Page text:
The second controversial part of Serano’s book is her argument that, contrary to many feminists’ beliefs, biology contributes to gender as well as upbringing. As a former Women’s Studies and Sociology student I obviously felt most defensive and took the most issue with this section. Serano points out that gender inclinations occur on a subconscious level and for many trans people they remain unchanged despite pressure to socialize into another gender. She rejects the theory that gender is entirely performed, saying it pits transsexuals against genderqueer people who identify outside the gender binary.

She’s right that it’s not fair to treat trans people as being either “dupes” or “fakes” if they identify as masculine or feminine. However, I still don’t see the socialization argument as as necessarily toxic as Serano states. Whether gender identity is biological or performed, it’s deeply ingrained and individuals’ chosen identities should be respected by biologists and sociologists alike. Regardless of this disagreement, I am 100% behind her ultimate point, which is that women (cis and trans) share the experience of being treated as women, and that that common experience is more important than our genetics or genitals.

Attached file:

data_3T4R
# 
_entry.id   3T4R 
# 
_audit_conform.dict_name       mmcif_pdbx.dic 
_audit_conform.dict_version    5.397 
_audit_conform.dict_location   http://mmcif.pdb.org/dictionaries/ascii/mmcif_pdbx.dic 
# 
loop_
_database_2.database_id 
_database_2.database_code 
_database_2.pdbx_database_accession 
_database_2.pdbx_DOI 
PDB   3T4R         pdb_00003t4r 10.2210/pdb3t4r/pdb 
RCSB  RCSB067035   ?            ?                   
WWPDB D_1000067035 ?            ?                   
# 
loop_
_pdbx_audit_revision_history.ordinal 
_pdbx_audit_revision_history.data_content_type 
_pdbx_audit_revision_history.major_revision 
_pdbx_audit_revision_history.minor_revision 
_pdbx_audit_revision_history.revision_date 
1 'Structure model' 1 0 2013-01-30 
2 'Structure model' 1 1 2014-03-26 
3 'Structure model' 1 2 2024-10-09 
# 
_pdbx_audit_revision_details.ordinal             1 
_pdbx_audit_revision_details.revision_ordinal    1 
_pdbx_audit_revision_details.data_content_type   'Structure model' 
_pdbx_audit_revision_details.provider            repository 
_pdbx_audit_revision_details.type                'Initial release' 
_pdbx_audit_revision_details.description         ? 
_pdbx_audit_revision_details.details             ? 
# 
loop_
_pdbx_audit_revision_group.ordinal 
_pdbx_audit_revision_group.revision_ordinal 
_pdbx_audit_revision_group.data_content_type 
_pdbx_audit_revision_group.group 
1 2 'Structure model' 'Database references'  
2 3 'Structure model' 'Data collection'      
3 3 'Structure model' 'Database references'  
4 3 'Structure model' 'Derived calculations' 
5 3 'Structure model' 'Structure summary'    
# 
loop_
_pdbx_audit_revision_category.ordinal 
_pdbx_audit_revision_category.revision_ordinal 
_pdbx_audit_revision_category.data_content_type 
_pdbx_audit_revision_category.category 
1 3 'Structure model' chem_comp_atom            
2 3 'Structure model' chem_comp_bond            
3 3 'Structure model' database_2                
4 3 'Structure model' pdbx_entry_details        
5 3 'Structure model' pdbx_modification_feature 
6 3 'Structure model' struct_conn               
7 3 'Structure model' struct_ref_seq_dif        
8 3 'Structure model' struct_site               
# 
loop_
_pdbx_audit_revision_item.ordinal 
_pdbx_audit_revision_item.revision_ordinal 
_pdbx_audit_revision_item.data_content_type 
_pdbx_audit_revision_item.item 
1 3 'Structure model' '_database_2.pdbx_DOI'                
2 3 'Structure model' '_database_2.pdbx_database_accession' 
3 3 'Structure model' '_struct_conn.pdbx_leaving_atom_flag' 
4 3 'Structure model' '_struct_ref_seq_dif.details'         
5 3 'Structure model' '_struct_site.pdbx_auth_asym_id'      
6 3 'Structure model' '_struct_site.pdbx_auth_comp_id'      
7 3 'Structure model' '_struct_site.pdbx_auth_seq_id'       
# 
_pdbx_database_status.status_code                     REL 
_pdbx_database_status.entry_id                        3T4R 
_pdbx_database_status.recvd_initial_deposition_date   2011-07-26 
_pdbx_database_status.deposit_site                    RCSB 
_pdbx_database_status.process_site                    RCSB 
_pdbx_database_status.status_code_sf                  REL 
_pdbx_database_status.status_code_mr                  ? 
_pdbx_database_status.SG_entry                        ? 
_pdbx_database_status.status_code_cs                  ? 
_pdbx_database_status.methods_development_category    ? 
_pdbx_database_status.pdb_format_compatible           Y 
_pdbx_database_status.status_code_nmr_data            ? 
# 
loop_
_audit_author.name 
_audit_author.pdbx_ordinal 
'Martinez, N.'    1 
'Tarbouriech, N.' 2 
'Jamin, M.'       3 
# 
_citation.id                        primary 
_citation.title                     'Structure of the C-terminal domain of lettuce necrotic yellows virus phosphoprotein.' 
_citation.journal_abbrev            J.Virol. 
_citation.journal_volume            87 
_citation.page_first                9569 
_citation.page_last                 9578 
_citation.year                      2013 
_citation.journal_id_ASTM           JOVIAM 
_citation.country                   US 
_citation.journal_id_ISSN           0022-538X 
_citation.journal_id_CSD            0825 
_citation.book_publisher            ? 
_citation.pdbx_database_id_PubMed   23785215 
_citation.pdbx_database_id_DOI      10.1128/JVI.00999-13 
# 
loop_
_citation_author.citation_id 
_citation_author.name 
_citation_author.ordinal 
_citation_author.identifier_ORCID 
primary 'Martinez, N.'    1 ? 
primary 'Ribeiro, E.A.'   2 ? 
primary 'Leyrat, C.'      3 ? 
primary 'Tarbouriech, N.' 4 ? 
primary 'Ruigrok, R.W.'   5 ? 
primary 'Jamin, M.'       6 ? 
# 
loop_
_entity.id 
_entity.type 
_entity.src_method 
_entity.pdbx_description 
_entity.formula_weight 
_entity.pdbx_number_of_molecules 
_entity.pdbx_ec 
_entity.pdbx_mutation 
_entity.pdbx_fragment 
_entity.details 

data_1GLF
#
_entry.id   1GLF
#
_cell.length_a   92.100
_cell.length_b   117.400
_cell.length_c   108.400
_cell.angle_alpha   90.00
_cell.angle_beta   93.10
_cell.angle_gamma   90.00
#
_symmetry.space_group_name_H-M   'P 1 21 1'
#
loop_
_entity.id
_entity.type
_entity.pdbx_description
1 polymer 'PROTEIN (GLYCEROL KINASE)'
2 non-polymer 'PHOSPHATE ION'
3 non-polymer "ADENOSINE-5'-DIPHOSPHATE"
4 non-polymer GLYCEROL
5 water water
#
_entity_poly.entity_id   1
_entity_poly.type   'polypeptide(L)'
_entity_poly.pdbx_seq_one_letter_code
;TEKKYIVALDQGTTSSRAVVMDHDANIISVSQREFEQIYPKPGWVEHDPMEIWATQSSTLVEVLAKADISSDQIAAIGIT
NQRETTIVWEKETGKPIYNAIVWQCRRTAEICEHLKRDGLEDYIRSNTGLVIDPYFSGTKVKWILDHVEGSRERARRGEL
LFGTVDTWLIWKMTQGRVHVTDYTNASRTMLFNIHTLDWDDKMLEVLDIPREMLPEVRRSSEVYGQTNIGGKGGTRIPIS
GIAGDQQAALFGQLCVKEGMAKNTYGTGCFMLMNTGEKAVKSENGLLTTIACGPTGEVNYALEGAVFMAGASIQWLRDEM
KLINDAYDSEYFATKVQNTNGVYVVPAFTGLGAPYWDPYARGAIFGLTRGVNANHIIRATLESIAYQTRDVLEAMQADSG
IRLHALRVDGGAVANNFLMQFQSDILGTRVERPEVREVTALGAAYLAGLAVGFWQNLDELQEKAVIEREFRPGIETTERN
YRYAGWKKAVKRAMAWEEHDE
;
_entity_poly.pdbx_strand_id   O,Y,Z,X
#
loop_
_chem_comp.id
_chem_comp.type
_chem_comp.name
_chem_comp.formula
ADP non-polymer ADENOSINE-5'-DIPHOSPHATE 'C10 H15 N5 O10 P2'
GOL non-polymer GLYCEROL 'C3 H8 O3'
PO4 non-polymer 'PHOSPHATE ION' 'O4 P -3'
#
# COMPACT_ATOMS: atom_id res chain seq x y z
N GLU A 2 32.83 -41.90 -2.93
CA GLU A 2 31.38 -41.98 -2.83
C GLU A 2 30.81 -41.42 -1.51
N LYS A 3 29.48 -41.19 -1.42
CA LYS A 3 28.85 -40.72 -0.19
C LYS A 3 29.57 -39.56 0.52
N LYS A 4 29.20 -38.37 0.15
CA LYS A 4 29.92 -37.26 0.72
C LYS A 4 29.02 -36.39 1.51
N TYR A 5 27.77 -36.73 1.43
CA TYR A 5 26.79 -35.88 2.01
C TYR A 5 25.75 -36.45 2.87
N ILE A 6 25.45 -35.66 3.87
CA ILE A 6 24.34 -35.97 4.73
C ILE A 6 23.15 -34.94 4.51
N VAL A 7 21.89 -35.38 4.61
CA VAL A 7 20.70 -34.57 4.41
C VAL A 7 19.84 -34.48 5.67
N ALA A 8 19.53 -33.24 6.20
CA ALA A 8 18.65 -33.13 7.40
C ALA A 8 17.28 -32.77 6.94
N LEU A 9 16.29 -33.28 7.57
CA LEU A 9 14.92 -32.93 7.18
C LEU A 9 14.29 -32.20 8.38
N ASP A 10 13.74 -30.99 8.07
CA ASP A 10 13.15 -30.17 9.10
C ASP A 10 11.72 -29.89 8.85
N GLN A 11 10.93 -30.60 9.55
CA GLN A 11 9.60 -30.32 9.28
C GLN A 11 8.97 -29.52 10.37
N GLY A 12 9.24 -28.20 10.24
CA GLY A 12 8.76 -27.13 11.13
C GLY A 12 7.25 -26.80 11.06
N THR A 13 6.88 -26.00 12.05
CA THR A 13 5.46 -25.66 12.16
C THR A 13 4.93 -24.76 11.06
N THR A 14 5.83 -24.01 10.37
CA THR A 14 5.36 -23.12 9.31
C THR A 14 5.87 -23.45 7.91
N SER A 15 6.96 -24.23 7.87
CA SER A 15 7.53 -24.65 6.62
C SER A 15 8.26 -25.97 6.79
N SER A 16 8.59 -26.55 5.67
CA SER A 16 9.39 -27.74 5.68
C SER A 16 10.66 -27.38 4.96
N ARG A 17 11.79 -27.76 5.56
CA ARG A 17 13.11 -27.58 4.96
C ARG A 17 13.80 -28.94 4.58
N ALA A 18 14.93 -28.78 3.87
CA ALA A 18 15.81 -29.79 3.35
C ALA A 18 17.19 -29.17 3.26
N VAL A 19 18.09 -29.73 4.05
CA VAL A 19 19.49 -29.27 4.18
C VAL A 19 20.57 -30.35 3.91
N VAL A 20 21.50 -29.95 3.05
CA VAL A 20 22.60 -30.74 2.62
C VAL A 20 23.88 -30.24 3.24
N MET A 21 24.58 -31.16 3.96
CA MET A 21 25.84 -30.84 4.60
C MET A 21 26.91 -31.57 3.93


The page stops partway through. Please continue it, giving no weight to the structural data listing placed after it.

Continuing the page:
While both of these arguments are thought-provoking and important, to me the most valuable part of Serano’s book is how she gets you to re-think misconceptions about trans people and “gender entitlement” (“when a person privileges their own perceptions, interpretations, and evaluations of other people’s genders over the way those people understand themselves”). She defines being cis as having your mind’s gender and body’s gender in congruency and points out that cis people often can’t even identify that they have a subconscious gender. To help us find it, Serano asks cis readers: ““If someone offered you 10 million dollars to live the rest of your life as the other gender that you are not, would you take it?” My answer, like most of the cis people Serano has encountered, was no. It was the closest I’d ever been, and maybe the closest I’ll ever get, to understanding the mental state of a trans person. As Ruby said in her response: